45 : Christina and Danny
Phase 1: The Preparation
I step off the metro at Charlevoix and walk through a park exploding with leafy greens before turning down an unassuming street lined with brick houses. The door of 812 opens revealing flawless hardwood floors, the most gorgeous of exposed brick walls, inside a delightful two-story layout; Christina and Danny’s new home. I follow the voices inside, one bridesmaid making coffee, another cleaning up from breakfast, a third choosing earring & necklace combinations, and the bride sitting through hair and makeup. I climb the stairs where the veil hangs on the bannister, find the dress in the closet, and see the bright green Nine West heels on the floor ready for Christina’s feet.
Wedding Tip: Get ready for your big day in the intimacy of your own home. Or your parent’s home. Or your best friend’s home. In my experience, hotel rooms add a feeling of sterility to the “getting ready” photos, whereas a cherished home space adds depth and life to the photography. As I’ve mentioned on this blog, I’ve recently been exploring the intimacy of the home. In these photos of Christina getting ready, paintings hang in the background beside favourite earth pals and sheets of music. I loved the feeling of Christina stepping out of her house, all dolled up and ready to meet Danny for their wedding.
Phase 2: The Ceremony
As the ceremony begins, Danny waits at the front of the room beside the chuppah. Christina walks down the aisle and circles around him three times. The circling is a Jewish tradition which symbolizes the creation of a new intimate space between the bride and groom. The couple also does binding of the hands, a Ukrainian tradition where the hands of the bride and groom are bound with a rushnyk, a ritual cloth embroidered with symbols and cryptograms from the ancient world. The binding of hands symbolises the new union between the couple. Christina and Danny’s wedding was a true interfaith ceremony, a fusion between her Ukrainian traditions and his Jewish ones. During the ceremony Christina and Danny also share two cups of wine, a shared tradition which symbolizes how the couple agrees to share all the joys and sorrows that their future together might bring.
Wedding Tip: Take the time to talk with your partner about which family traditions are important for each of you to incorporate into the ceremony, and which new ones you’d like to start celebrating together. What emerges will be a new way to celebrate together, a fitting 2017 cross-cultural exchange.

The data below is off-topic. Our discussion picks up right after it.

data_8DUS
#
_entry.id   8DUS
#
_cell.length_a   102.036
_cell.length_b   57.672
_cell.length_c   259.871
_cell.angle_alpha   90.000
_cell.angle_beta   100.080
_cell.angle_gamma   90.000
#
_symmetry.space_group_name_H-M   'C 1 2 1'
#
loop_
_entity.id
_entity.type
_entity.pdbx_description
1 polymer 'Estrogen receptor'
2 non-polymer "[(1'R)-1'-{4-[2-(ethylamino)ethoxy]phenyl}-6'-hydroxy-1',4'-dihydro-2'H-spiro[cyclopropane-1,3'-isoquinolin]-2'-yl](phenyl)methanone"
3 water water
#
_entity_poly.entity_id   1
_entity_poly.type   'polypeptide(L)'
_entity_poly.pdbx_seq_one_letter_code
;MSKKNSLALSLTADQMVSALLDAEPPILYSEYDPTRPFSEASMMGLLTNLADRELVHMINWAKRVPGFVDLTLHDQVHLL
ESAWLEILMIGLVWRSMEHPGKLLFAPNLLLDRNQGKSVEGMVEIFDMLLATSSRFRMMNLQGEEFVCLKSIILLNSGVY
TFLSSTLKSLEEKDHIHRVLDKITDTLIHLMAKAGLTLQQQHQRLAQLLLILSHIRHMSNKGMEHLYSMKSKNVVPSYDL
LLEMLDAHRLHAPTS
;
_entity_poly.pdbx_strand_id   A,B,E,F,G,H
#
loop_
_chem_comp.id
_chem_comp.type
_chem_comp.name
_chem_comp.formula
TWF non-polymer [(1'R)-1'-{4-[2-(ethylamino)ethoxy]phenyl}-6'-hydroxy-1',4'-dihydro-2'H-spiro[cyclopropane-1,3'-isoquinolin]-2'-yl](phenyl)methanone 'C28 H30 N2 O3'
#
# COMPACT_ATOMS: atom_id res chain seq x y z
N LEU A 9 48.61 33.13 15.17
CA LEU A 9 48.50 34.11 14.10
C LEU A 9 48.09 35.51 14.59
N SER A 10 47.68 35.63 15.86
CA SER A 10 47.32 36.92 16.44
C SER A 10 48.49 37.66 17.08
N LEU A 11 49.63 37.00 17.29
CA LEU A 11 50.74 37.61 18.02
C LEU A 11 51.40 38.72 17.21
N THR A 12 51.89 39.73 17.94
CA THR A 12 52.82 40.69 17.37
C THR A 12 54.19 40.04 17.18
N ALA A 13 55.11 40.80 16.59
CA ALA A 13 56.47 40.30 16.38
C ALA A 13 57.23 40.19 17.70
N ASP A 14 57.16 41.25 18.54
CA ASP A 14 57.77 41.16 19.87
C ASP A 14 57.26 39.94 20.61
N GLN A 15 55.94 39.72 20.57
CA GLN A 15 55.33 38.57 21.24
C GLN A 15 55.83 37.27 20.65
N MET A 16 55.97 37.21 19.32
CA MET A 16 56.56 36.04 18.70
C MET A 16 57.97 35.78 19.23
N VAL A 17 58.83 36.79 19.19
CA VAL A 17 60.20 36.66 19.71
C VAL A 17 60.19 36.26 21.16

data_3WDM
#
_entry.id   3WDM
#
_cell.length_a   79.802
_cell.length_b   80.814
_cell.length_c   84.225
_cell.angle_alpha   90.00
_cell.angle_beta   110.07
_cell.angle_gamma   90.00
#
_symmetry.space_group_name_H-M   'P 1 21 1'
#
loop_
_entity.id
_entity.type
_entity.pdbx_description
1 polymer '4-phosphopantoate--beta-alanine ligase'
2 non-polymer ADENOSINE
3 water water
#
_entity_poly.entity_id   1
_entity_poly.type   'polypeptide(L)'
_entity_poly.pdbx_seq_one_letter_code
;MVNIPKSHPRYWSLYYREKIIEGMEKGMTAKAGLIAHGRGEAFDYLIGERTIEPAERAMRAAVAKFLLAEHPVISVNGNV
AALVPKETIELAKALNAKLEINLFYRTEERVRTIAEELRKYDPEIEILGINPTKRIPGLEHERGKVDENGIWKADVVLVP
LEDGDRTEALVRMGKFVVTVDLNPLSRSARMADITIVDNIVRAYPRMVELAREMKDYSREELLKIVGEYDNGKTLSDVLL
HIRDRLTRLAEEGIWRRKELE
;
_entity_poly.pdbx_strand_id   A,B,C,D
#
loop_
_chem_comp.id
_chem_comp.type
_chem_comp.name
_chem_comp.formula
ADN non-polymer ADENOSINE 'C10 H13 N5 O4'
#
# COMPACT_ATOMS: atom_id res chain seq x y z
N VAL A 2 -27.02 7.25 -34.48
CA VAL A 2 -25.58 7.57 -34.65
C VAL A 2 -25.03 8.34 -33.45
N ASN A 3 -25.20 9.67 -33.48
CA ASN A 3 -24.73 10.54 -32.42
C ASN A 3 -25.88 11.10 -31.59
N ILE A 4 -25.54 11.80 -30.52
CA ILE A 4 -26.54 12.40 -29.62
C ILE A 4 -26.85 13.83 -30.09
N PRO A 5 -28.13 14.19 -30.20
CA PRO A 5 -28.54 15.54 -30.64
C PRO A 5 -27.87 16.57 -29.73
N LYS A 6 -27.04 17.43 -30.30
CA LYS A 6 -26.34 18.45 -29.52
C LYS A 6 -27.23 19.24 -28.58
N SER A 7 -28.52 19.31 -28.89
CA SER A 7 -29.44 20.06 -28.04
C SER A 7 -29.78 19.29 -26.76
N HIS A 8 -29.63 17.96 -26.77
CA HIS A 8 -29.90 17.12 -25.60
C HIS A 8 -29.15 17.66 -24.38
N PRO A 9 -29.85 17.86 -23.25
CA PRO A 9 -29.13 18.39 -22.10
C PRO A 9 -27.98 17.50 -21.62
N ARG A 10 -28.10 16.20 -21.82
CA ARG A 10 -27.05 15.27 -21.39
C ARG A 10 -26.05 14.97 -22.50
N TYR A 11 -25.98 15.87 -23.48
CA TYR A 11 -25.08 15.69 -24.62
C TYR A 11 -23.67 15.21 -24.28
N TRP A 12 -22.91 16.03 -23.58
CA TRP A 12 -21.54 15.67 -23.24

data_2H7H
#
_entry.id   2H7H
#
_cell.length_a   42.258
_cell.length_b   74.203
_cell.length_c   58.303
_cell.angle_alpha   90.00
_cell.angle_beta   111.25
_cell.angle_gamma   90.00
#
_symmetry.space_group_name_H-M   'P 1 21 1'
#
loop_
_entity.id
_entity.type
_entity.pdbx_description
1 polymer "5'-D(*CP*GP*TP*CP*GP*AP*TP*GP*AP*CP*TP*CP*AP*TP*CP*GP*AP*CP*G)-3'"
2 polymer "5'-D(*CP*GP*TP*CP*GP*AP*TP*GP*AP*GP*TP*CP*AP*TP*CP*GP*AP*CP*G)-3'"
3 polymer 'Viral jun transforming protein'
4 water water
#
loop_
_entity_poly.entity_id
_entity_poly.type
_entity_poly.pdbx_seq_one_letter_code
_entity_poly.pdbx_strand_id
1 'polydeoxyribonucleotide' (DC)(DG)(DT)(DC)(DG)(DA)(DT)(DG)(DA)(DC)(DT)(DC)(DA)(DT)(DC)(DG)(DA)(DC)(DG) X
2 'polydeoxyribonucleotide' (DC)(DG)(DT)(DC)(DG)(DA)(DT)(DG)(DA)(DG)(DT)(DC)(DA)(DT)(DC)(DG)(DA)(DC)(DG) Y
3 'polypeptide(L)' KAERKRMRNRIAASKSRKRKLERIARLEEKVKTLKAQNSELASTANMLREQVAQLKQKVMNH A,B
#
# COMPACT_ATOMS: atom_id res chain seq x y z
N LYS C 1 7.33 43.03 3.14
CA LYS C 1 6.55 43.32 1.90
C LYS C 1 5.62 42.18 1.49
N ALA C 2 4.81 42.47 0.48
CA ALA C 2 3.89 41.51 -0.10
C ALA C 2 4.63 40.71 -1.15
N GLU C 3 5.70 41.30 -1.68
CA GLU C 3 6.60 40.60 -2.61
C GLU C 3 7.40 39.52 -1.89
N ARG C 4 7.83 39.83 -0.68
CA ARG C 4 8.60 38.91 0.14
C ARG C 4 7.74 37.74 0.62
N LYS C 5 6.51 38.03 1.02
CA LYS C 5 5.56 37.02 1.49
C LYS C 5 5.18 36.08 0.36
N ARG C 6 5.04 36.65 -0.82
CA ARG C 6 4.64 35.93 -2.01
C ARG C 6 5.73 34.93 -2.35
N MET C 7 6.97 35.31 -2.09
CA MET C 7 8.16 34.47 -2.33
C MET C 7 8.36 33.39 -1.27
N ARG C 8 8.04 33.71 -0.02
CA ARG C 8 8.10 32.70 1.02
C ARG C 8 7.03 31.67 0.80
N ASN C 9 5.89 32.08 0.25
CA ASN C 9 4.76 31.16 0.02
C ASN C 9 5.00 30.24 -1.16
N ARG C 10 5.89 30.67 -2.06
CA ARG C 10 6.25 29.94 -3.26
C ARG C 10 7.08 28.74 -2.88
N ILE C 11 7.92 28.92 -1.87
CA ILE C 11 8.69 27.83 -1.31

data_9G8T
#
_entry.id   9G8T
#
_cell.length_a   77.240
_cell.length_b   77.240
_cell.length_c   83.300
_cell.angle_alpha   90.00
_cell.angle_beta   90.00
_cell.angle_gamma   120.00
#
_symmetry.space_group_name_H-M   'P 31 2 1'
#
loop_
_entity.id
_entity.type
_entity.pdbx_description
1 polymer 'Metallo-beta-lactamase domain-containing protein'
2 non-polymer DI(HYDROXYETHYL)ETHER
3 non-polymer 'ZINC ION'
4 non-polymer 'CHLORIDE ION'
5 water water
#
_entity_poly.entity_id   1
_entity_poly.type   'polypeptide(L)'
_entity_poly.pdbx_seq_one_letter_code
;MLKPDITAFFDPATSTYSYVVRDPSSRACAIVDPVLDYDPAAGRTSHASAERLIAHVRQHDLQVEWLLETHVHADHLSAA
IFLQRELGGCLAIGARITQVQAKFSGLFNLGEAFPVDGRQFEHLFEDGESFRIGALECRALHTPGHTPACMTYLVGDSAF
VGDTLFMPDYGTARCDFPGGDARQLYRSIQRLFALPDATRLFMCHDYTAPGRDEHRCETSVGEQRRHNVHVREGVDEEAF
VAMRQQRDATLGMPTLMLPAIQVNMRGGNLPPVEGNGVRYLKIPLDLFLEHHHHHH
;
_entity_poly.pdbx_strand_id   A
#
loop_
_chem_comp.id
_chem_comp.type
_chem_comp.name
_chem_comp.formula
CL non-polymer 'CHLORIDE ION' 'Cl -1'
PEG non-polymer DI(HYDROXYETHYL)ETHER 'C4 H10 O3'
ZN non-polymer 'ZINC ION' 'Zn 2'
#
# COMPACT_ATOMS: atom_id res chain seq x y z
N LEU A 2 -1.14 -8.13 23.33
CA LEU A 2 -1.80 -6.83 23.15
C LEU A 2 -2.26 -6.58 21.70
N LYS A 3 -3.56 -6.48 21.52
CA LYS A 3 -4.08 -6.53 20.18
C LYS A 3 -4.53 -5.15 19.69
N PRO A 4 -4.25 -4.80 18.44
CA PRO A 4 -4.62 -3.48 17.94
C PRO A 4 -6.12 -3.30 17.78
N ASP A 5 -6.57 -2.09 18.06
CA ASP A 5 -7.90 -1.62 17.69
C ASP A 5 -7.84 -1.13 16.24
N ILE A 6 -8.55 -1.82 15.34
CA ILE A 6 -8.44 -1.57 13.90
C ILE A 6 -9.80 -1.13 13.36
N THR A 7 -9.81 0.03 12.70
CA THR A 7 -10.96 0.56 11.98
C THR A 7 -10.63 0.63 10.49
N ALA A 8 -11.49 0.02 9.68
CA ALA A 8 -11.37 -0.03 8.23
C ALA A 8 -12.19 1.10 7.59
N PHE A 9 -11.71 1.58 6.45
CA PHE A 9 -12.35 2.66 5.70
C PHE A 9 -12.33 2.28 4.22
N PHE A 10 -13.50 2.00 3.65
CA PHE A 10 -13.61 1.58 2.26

Phase 3: The Celebration
The reception kicks off Ukrainian style with a pryvit, a formal ceremony which welcomes Danny and Christina into each other’s communities. During this ceremony the families eat several items to symbolize new aspects of the marriage: bread (nature’s bounty), salt (the necessity of life), honey (the sweetness of life), and wine (prosperity). The group also shares in a korovaj, a Ukrainian wedding bread. Once these are done, the guests erupt into a lively hora, a Jewish circle dance, and before long Christina and Danny are hoisted up on chairs. Later, the guests form another circle and dance the kolomyjka, a Ukrainian circle dance. The celebration continues early into the morning, long past the last official photo.
Wedding tip: Dance a whole heck of a lot!
Florist - Atelier Carmel
Hair - Kim Pagé at Orbite Salon
Makeup - Larissa Mycan-Arabsky
Dress - Créations Vézina
Suit - Waxman House
Rings - Jacob Jeweller
Rabbi - Elina Bykova
Priest - Ihor Oshchipko
Venue - Scena
Caterer - Agnus Dei Traiteur
Wedding Planner - Andréanne & co
Band - Golem
Korovai - Melania Nynka
This blog post features an interfaith wedding between Christian and Jewish traditions. This Life by Selena Photography blog post about wedding photography was produced by Montreal photographer Selena Phillips-Boyle. Here you can see another wedding in the Montreal Old Port. This blog post was edited by Montreal communications professional Max Baru
Cet article de blogue sur la photographie de mariage Life by Selena était produit par Selena Phillips-Boyle, photographe montréalaise. Cet article de blogue fut révisé par Max Baru, spécialiste de communication à Montréal.